Economy of the UK
Britain’s industrial heritage.
During the 19th century Britain was transformed from a mainly agricultural society into an industrial one. This change has been called the Industrial Revolution. By 1900 Britain had become a major world power. The coal & iron found in the North Sea. The Midlands, Scotland & South Wales provided the power for factories in those areas. The waterways of Newcastle & Glasgow provided easy access to the sea & ship-building industries flourished. Cotton arrived from the USA to be made into cloth in the textile industry. By 1900 Britain was producing over the third of the world’s manufactured goods & had earned the title of “The Workshop of the World”. Decline Change.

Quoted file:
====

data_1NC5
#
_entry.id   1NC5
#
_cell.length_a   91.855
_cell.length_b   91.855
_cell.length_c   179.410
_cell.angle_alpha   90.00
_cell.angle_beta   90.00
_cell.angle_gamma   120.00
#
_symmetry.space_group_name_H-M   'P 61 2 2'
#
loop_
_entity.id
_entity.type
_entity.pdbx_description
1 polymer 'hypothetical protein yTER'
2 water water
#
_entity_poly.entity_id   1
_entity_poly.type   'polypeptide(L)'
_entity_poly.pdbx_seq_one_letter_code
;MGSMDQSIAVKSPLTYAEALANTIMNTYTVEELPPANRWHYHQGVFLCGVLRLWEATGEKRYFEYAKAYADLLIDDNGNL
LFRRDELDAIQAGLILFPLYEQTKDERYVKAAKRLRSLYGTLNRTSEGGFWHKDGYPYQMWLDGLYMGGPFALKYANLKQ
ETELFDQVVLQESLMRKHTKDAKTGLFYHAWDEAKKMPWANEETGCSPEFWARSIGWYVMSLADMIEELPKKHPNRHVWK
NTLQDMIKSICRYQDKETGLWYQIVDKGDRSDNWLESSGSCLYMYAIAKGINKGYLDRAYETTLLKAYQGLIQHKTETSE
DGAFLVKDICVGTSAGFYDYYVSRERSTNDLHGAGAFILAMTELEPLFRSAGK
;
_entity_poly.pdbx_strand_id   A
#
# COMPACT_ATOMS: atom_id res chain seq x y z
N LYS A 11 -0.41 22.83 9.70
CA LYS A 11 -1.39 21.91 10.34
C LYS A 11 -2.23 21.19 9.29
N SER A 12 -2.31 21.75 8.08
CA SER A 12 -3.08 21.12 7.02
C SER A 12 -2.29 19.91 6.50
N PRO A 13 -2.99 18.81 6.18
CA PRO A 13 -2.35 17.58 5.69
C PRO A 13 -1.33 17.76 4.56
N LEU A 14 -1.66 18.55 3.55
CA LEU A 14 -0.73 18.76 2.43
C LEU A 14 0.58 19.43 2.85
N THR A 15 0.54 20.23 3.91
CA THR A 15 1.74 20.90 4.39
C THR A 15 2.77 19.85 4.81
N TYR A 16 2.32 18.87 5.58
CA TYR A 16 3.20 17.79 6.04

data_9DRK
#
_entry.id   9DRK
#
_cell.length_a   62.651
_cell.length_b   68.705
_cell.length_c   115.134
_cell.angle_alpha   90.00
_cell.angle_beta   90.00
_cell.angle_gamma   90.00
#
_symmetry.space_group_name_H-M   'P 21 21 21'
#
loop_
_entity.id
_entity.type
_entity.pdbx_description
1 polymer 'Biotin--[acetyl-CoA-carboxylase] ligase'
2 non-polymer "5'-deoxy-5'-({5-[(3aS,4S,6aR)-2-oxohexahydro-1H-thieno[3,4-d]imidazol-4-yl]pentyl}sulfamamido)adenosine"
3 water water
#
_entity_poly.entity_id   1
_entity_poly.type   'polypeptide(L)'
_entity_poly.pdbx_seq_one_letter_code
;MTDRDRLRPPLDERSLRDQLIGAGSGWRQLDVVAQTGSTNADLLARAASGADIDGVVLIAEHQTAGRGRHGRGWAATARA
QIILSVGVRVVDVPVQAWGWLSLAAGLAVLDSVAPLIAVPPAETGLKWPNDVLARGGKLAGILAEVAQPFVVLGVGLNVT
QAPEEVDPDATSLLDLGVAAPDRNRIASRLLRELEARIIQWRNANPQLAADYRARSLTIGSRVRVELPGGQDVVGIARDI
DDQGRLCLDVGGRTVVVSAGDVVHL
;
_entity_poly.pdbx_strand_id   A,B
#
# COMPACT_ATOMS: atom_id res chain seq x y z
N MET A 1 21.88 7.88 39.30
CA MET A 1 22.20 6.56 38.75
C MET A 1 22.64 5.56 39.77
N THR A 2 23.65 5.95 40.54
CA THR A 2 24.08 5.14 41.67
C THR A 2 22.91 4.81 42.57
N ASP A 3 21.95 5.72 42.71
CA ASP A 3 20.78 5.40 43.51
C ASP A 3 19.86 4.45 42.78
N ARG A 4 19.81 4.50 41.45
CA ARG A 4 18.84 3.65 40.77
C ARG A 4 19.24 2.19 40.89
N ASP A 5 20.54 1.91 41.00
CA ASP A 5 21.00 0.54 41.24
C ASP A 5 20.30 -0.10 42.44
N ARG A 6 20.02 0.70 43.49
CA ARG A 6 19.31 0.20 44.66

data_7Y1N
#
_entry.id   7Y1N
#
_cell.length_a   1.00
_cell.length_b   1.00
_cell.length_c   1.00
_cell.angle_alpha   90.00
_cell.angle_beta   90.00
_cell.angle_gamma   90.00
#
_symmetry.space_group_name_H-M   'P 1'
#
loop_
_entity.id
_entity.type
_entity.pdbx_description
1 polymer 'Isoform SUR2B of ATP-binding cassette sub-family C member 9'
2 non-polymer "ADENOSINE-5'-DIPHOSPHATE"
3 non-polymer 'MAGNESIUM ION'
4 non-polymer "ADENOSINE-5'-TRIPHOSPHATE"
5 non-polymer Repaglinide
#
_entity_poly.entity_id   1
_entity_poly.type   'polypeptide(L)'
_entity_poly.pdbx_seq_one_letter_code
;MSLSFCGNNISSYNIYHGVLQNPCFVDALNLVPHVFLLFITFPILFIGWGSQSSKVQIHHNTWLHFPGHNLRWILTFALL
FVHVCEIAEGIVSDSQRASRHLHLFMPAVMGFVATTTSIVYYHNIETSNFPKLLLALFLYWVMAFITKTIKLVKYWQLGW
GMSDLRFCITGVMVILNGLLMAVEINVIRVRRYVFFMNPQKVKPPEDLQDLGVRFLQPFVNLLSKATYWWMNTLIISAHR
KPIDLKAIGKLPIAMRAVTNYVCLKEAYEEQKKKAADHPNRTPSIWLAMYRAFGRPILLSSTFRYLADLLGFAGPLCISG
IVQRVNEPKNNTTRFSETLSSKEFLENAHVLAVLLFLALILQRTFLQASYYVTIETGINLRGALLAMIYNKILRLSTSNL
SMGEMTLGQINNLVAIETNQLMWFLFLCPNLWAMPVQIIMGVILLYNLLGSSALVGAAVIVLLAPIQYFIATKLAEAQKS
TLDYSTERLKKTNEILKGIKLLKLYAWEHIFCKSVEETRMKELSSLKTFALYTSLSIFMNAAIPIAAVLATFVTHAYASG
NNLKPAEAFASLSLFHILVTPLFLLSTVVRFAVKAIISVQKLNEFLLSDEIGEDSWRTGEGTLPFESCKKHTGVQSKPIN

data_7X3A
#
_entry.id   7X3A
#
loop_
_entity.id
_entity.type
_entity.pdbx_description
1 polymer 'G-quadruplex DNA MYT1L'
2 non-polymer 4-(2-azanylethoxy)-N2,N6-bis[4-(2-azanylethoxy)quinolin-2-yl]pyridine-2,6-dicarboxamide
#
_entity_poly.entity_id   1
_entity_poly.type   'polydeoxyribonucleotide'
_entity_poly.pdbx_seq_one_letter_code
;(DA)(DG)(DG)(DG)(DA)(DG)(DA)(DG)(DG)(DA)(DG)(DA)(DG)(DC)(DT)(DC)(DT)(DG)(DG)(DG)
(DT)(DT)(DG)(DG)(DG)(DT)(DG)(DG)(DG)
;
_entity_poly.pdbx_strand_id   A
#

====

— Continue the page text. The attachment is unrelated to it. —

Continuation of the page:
The Industrial Revolution in Britain was built on the use of machines in factories. Since the 1950s Britain’s manufacturing industries have replaced the machine operators & this “automation” has led to a decline in the numbers of employees in manufacturing industries. More manufacturing goods are bought & used than ever before, but a lot of these goods are imported. By the beginning of the 20th century other industrial countries like the USA, were competing with Britain’s exports & countries in the Far East have been able to provide cheaper products since the 1970s. Areas where heavy manufacturing industries are located have suffered high unemployment. During the last 30 years there has been a rise in smaller industries, known as “light industries”. These industries use electricity & are not dependent on raw materials so they are “footloose” as they can be located anywhere. Many light industries are located on the edge of towns or industrial estates. They produce such things as washing machines or computers. Some of these industries don’t make anything at all, but provide services such as distribution. The consumer boom of the 1980s & increased leisure time of most Britons has led to rapid...
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